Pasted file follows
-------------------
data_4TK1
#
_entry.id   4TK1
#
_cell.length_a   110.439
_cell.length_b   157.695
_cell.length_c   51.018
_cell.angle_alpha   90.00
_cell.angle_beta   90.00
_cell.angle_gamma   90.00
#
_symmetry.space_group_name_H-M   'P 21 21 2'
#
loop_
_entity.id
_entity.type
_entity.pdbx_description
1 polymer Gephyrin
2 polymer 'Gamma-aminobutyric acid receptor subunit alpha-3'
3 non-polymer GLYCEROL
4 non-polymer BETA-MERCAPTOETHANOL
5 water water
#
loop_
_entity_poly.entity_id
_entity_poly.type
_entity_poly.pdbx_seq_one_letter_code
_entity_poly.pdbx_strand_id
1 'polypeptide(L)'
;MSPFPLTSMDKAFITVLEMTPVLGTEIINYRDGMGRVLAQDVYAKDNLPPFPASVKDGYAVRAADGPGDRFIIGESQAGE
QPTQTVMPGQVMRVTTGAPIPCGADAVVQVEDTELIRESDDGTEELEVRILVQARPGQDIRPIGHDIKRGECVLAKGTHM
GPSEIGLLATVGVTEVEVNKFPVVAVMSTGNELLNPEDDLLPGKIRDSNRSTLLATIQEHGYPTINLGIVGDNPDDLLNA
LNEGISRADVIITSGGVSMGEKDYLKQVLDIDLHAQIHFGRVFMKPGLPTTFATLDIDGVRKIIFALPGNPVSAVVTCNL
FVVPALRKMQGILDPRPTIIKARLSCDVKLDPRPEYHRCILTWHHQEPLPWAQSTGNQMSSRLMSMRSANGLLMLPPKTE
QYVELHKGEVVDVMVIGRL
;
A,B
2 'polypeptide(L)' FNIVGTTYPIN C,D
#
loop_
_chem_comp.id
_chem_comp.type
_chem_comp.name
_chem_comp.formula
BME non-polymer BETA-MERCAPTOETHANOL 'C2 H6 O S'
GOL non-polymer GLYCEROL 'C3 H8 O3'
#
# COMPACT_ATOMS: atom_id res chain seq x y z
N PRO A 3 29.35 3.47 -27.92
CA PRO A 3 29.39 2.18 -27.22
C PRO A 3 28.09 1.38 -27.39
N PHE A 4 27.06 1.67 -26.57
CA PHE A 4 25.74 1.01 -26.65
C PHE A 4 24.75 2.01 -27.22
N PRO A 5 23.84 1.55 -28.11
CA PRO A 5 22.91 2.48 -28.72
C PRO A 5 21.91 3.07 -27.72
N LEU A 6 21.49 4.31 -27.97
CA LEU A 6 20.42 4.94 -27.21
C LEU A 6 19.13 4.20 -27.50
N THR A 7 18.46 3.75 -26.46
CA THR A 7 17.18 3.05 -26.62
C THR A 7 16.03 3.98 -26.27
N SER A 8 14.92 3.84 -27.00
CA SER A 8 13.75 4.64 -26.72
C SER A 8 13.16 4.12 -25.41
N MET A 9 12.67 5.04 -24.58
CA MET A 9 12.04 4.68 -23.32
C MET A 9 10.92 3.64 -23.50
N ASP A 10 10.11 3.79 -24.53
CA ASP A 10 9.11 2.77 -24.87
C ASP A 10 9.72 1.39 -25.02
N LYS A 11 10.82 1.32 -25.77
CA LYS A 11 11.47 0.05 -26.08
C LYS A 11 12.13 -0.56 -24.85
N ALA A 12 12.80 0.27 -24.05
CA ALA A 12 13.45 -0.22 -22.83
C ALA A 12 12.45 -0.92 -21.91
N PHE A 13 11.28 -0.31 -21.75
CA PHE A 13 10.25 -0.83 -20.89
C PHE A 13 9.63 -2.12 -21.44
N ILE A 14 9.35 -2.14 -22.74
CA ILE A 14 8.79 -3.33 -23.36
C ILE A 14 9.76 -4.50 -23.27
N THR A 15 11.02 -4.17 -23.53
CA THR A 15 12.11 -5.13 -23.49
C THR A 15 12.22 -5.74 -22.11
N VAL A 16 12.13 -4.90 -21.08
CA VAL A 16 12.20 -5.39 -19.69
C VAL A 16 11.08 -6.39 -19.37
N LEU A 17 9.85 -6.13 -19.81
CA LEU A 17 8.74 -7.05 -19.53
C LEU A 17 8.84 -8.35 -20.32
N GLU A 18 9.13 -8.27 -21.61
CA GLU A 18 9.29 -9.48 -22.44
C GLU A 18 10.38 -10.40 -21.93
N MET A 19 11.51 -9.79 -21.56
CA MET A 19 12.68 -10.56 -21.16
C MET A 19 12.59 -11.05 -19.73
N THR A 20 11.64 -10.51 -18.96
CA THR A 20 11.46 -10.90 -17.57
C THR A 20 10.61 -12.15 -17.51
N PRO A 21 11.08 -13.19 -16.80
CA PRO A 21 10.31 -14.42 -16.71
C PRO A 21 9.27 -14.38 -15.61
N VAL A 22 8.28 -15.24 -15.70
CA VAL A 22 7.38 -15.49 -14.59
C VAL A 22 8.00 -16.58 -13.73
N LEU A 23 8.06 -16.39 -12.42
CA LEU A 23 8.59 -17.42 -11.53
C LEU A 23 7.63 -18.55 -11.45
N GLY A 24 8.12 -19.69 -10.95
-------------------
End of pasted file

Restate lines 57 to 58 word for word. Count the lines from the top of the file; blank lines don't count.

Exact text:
C PRO A 5 21.91 3.07 -27.72
N LEU A 6 21.49 4.31 -27.97